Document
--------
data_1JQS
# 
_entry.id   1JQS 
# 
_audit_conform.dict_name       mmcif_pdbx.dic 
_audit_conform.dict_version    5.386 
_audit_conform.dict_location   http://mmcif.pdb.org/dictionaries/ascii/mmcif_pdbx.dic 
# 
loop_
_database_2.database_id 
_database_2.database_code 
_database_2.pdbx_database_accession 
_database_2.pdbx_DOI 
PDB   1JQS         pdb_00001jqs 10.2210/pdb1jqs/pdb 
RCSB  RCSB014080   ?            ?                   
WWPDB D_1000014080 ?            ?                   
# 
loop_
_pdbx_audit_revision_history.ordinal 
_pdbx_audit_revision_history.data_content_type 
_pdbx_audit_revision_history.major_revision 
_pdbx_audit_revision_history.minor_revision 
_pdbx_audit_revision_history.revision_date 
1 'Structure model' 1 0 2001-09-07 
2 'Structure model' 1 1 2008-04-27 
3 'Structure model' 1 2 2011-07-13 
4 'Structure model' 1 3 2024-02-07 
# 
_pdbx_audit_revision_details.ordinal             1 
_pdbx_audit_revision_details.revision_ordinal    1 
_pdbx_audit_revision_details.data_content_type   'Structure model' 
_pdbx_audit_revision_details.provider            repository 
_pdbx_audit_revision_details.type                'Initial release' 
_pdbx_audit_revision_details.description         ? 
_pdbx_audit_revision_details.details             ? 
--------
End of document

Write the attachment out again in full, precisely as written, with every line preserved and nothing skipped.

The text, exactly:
data_1JQS
# 
_entry.id   1JQS 
# 
_audit_conform.dict_name       mmcif_pdbx.dic 
_audit_conform.dict_version    5.386 
_audit_conform.dict_location   http://mmcif.pdb.org/dictionaries/ascii/mmcif_pdbx.dic 
# 
loop_
_database_2.database_id 
_database_2.database_code 
_database_2.pdbx_database_accession 
_database_2.pdbx_DOI 
PDB   1JQS         pdb_00001jqs 10.2210/pdb1jqs/pdb 
RCSB  RCSB014080   ?            ?                   
WWPDB D_1000014080 ?            ?                   
# 
loop_
_pdbx_audit_revision_history.ordinal 
_pdbx_audit_revision_history.data_content_type 
_pdbx_audit_revision_history.major_revision 
_pdbx_audit_revision_history.minor_revision 
_pdbx_audit_revision_history.revision_date 
1 'Structure model' 1 0 2001-09-07 
2 'Structure model' 1 1 2008-04-27 
3 'Structure model' 1 2 2011-07-13 
4 'Structure model' 1 3 2024-02-07 
# 
_pdbx_audit_revision_details.ordinal             1 
_pdbx_audit_revision_details.revision_ordinal    1 
_pdbx_audit_revision_details.data_content_type   'Structure model' 
_pdbx_audit_revision_details.provider            repository 
_pdbx_audit_revision_details.type                'Initial release' 
_pdbx_audit_revision_details.description         ? 
_pdbx_audit_revision_details.details             ? 